The re­fus­al to weigh in was also on dis­play Wed­nes­day night at an awards ce­re­mony put on by The Con­sti­tu­tion Pro­ject that honored Paul and Sen. Patrick Leahy for their com­mit­ments to de­fend­ing civil liber­ties. Though Paul took time to blast the NSA—say­ing the Found­ing Fath­ers would be “mor­ti­fied” by gov­ern­ment snoop­ing on Amer­ic­ans—he did not men­tion Mc­Con­nell or the push for clean reau­thor­iz­a­tion in front of the friendly crowd. And he re­fused to take ques­tions from re­port­ers be­fore or after the event— even dur­ing a sev­en-floor shared el­ev­at­or ride with Na­tion­al Journ­al.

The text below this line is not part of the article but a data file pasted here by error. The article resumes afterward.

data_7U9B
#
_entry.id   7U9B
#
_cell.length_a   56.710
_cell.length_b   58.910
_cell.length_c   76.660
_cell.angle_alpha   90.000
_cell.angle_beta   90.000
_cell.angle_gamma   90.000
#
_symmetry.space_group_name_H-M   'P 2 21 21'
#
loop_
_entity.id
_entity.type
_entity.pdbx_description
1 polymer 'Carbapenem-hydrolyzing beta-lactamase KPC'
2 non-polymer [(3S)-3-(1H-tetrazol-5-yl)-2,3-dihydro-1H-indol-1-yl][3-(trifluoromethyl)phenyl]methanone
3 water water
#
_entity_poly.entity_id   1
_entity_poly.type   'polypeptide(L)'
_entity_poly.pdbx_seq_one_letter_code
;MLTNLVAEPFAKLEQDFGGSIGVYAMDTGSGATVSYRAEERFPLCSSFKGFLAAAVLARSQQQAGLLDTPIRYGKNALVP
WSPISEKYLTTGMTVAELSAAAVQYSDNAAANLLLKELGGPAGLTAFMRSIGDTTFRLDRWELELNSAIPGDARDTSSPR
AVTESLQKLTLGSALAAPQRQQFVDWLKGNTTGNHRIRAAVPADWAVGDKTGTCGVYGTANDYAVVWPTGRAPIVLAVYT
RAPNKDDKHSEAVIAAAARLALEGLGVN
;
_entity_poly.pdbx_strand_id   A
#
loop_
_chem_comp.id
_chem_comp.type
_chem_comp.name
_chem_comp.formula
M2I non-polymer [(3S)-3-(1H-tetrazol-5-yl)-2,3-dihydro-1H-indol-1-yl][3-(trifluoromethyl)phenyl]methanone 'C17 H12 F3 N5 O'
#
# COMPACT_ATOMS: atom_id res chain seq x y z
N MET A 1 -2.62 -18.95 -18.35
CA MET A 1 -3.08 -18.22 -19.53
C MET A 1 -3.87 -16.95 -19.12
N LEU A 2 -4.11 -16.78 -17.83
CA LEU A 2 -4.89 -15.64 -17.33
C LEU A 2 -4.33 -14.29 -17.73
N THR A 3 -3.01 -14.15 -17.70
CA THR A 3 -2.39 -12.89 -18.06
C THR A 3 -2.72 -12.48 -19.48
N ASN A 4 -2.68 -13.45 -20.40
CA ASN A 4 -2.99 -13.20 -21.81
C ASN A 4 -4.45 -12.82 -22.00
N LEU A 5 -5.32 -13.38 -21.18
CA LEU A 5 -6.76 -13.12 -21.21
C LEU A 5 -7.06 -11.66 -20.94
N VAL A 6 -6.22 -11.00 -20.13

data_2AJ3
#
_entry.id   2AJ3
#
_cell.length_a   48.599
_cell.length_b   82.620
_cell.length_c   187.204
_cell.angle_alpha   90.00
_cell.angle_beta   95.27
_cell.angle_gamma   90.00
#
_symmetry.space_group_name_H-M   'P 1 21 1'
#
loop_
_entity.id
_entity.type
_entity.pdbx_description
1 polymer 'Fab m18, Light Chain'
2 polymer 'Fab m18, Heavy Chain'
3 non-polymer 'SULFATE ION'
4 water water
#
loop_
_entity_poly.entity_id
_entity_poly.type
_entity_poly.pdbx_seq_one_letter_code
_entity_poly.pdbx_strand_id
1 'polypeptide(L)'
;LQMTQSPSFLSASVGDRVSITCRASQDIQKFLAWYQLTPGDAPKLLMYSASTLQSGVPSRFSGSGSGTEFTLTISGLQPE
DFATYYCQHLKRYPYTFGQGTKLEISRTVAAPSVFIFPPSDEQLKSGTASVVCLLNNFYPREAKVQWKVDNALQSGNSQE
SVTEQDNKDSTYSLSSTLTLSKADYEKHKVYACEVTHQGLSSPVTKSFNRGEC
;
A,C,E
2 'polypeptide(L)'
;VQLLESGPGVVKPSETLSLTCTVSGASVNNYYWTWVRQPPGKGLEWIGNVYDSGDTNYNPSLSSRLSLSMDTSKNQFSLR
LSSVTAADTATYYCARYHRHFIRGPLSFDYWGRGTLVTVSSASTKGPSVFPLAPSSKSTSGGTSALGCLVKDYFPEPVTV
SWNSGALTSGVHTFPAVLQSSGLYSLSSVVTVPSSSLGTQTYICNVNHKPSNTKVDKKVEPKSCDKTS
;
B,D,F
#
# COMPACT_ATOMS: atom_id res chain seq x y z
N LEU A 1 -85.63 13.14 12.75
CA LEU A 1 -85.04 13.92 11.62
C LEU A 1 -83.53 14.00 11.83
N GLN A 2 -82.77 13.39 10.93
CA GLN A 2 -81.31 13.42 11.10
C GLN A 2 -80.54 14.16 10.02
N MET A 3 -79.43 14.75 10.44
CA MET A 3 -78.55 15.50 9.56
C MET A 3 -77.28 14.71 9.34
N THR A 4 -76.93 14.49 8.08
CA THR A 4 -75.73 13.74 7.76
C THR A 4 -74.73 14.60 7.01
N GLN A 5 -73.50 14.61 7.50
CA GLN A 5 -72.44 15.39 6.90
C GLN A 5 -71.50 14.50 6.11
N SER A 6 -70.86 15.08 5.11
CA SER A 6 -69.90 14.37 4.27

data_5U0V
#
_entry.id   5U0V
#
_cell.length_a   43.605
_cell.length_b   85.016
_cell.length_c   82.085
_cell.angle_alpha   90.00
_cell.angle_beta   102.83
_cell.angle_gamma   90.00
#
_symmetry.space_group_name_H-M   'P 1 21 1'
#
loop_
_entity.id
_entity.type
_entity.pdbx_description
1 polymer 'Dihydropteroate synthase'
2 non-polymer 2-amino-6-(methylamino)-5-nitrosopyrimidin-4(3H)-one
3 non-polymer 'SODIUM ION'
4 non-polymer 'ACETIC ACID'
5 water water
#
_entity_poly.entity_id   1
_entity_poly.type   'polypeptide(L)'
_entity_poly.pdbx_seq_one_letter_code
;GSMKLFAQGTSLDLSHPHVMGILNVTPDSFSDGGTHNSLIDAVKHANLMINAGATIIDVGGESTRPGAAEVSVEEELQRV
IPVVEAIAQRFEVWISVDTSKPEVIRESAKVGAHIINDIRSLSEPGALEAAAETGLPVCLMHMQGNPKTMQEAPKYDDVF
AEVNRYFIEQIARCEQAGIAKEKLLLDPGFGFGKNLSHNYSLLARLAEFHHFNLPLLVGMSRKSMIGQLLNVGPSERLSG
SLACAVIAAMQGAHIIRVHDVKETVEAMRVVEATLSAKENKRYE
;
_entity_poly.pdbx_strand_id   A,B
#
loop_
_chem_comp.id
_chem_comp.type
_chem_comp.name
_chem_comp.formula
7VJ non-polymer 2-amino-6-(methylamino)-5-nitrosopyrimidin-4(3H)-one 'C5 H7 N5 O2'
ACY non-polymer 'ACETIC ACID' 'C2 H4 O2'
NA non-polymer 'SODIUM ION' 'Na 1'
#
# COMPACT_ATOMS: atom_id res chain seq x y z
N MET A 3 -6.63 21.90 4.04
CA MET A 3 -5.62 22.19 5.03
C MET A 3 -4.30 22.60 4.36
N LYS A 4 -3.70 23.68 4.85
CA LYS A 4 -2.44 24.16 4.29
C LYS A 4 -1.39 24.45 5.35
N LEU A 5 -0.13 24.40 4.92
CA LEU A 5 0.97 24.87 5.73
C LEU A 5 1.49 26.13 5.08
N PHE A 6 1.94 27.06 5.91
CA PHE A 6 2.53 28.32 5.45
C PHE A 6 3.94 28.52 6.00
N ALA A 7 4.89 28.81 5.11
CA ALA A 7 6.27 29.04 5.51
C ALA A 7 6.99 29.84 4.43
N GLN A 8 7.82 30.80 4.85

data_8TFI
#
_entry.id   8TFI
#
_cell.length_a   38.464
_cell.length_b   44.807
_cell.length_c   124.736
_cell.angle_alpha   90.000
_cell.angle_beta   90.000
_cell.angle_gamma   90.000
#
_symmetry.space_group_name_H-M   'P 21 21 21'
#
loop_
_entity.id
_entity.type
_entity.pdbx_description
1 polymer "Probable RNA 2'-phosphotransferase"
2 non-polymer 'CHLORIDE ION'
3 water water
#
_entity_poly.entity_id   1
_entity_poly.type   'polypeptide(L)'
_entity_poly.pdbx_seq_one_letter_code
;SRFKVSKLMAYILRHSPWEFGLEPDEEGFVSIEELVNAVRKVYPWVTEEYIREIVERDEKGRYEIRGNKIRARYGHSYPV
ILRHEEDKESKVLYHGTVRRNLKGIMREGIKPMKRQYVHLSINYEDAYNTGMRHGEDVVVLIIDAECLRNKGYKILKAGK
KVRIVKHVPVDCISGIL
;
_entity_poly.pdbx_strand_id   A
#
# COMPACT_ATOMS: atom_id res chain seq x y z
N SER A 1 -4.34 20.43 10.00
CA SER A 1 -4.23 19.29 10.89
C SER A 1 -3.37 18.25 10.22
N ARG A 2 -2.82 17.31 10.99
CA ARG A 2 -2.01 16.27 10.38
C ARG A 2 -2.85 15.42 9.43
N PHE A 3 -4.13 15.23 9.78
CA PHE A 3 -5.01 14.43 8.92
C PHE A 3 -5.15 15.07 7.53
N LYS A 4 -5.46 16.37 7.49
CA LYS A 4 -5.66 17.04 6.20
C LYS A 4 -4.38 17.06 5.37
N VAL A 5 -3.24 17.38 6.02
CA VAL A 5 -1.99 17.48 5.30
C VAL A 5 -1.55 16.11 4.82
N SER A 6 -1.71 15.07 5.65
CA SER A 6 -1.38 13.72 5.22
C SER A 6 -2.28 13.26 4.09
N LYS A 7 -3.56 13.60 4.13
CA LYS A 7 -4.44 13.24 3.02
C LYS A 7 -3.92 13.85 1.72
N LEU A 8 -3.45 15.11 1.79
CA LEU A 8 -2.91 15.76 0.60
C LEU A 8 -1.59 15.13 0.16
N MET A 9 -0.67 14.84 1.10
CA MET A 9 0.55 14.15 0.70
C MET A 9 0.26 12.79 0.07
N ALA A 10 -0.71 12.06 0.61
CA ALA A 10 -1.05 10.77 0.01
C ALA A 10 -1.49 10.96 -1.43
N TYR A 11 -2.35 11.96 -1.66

The si­lence about his fel­low Ken­tucki­an—who has en­dorsed Paul for pres­id­ent—re­flects the tightrope the liber­tari­an pres­id­en­tial can­did­ate is be­ing forced to walk as he at­tempts to mod­er­ate some of his more fringe policy po­s­i­tions that have long irked much of the Re­pub­lic­an es­tab­lish­ment. Nowhere is that more evid­ent than the na­tion­al se­cur­ity arena, where Paul has had to re­con­cile earli­er po­s­i­tions on things like Ir­an nuc­le­ar ne­go­ti­ations or for­eign aid to Is­rael to align him­self more firmly with GOP lead­er­ship.